I have a problem with chocolate. My problem with chocolate is that I usually don't crave chocolate alone. I crave chocolate along with something equally as bad, something bready or starchy. Strange to you maybe but I generally tend to listen to my more bizarre cravings. I can easily dip a salted potato chip into some Nutella and enjoy it and one of the first things I think of when there's hot bread around is: chocolate! And since we have a chocolate hoarder in the family (I won't reveal which one of us), it would be nice to have more... bread! But sadly and boohoo for you, this is not a tribute to chocolate. Not just yet.
This is a tribute to my now favorite bread, probably because I miss Cairo and probably because it's so versatile. You never think that the fresh hot pita bread you or a family member picked up on the street (either plain to be used at home later or stuffed with something equally as fresh, hot and good) is something you'll really, really miss when it's not there anymore. Pita bread, Arabic bread or whatever you want to call it:I apologize to you for not appreciating you more often back home. I apologize for choosing baguette over you a lot of the times. I'm so sorry. So what happens when you miss something a lot? You either go to it or make it come to you. And since I'm not due in Cairo just yet, pita bread was going to join me for a menage a trois with my Nutella jar among so many other things. I am not exaggerating when I say: so many other things. So I scoured the Internet for maybe a full day (no joke) until I found what looked like the perfect recipe hiding peacefully in Candace's blog. We enjoyed this so much! Perfect recipe it is! So without any further need for formalities, you can now proceed to call me "Teta", "Grandma" or anything else you'd like since it's "like so uncool to like make pita bread at home! Like, who has the time to do that? Loooser." But guess what? I impressed myself so much with this, I almost cried.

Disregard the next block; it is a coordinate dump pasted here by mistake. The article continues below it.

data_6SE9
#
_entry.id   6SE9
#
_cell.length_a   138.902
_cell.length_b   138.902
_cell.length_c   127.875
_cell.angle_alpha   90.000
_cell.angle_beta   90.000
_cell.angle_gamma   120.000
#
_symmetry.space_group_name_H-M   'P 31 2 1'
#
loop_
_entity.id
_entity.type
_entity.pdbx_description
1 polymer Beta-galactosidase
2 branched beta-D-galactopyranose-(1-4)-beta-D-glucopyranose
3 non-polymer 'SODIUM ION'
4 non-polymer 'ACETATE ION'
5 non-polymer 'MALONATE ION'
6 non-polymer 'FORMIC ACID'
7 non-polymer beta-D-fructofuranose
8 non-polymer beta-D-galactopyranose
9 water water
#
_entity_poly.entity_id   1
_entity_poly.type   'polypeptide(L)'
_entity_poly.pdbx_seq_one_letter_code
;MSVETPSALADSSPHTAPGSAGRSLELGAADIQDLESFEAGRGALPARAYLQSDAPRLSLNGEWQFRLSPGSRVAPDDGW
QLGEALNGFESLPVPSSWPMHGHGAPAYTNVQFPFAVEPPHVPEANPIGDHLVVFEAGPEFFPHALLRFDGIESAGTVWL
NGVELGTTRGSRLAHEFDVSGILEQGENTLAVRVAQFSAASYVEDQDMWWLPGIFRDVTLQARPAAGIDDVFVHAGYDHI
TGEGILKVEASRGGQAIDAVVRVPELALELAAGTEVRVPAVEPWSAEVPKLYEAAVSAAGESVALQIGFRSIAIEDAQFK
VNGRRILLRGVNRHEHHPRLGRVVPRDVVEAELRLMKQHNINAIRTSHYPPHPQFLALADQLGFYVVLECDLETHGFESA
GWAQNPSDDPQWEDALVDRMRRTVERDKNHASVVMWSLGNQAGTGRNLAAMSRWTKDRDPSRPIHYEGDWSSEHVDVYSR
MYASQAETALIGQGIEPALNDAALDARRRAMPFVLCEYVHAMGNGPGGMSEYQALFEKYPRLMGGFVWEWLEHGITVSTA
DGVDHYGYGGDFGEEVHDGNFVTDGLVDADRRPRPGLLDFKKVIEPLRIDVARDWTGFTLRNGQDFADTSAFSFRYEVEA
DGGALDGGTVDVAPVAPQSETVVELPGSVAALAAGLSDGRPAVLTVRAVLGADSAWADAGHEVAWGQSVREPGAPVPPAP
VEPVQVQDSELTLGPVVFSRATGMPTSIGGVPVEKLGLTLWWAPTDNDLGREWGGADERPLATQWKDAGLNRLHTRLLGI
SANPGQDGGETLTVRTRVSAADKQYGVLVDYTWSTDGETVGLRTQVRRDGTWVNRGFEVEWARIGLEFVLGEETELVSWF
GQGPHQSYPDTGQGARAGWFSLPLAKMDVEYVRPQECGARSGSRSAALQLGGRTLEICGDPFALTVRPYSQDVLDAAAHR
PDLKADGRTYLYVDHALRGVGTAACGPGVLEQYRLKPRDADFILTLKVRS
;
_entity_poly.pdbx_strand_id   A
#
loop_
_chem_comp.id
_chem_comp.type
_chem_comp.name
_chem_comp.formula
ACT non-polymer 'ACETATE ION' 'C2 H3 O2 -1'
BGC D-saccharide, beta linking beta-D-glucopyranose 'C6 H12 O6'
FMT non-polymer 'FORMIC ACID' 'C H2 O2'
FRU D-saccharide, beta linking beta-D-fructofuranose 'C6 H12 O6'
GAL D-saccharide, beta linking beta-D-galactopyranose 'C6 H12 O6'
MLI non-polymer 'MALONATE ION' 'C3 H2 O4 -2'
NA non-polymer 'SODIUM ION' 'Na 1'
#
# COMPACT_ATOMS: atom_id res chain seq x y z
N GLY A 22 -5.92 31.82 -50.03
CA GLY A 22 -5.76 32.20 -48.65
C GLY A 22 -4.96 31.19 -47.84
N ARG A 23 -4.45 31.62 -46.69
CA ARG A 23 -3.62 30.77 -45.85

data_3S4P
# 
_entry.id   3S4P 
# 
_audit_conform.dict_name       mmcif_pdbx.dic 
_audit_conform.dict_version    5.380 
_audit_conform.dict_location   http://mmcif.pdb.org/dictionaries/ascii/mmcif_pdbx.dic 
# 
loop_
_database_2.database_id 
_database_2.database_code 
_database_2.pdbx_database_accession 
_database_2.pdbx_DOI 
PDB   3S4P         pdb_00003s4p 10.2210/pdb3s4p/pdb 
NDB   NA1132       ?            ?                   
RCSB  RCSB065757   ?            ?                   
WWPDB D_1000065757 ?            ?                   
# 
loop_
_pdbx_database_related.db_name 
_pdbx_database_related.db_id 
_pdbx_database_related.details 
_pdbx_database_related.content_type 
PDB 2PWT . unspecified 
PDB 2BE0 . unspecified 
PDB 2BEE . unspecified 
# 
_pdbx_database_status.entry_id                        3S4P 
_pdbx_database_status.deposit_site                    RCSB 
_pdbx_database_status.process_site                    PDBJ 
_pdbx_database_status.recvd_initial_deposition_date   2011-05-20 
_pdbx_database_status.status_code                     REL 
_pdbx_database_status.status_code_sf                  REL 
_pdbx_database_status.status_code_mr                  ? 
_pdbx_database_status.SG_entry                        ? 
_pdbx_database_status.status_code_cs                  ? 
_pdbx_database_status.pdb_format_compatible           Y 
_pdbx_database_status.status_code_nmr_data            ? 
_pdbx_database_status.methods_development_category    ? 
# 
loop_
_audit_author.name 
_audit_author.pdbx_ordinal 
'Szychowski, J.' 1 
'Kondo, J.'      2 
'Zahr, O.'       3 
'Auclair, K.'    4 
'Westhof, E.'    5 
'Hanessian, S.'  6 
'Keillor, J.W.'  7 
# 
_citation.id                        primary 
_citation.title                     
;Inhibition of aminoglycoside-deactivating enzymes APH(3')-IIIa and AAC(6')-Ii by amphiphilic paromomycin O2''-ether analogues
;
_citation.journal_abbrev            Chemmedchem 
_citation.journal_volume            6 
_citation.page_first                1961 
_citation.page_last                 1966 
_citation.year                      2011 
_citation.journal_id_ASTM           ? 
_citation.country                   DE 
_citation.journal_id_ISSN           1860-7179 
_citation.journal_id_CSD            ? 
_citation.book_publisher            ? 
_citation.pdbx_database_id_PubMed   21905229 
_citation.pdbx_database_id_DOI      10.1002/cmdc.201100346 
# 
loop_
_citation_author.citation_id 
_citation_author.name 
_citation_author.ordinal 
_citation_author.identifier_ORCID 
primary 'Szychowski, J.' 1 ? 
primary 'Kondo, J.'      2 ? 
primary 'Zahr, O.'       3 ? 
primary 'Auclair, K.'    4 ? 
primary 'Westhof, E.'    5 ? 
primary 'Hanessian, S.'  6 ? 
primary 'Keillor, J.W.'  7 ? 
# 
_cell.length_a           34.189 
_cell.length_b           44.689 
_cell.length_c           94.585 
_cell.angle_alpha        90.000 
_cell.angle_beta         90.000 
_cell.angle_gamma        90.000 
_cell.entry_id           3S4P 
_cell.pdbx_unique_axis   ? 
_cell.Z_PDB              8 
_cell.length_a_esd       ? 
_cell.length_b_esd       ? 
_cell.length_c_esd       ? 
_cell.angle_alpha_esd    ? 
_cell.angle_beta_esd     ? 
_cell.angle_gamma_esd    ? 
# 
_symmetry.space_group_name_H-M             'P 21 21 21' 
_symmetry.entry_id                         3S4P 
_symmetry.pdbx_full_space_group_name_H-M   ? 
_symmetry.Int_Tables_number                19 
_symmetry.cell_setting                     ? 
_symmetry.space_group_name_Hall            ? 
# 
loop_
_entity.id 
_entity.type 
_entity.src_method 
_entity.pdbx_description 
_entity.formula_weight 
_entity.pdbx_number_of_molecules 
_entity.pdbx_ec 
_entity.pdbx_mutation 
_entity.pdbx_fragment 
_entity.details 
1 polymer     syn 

Pita Bread or Back Home Bread (to me): (Taken from I Shot the Chef - Thank you so much, Candace. You gave me back a piece of home. )
1 teaspoon of dry yeast
2 and a 1/2 cups of tepid water (25-30 degrees Celsius)
2 and a 1/2 cups of whole wheat flour (I used Atta flour because I had it lying around. Use any whole wheat flour you prefer.)
1 tablespoon of salt
1 and a half tablespoons of olive oil
2 and a 1/2 to 3 and a 1/2 cups all purpose flour
Stir the yeast and water together in a large bowl. Using a wooden spoon and stirring in one direction, add the whole wheat flour, about a cup at a time; then stir 100 times, or until the mixture looks smooth and silky. This is the sponge that needs to rest covered with plastic wrap for at least 30 minutes, although it is best if it can rest longer, up to 8 hours in a cool place. I left it for 2 hours.
Sprinkle the salt over the sponge and then stir in the olive oil, mixing well, again stirring in the same direction. Add the all purpose flour a cup at a time, mixing until the dough is too stiff to mix with the spoon. Scrape into the bowl of a standing mixer fitted with the dough hook. Knead until the dough is smooth and elastic, 8 to 10 minutes. The dough will be moderately firm and have a slight sheen.
Rinse the mixing bowl, dry it and coat it lightly with oil. Transfer the dough to the bowl and turn to coat in oil. Cover tightly with plastic wrap. Let the dough rise at room temperature for 2 to 3 hours or until it doubles in bulk.
Deflate the dough by kneading it briefly. Divide it in half and keep one half under plastic or a cloth while you work with the other. Cut the dough into 8 equal pieces and with the light floured cupped hands, form the pieces into tight balls; keep the balls under plastic while you work on the others. On a well floured surface, flatten the balls of dough into a circle 8 to 9 inches in diameter and less than 1/4 inch thick. Cover, but do not stack the rolled out breads.
Bake in the oven. I used a pizza stone but you can also use a sheet pan. Preheat your oven to 230 degrees Celsius.
Place the dough on the preheated stone/sheet and bake for 3-5 minutes or until the breads resembles blown-up balloons. Don’t worry of you get seams or dry spots or less than full balloons; the bread will still taste good. As the breads come out of the oven, wrap them together in a large kitchen towel. Finish baking this batch of bread, roll out the remaining dough and continue baking.
Makes 16 pitas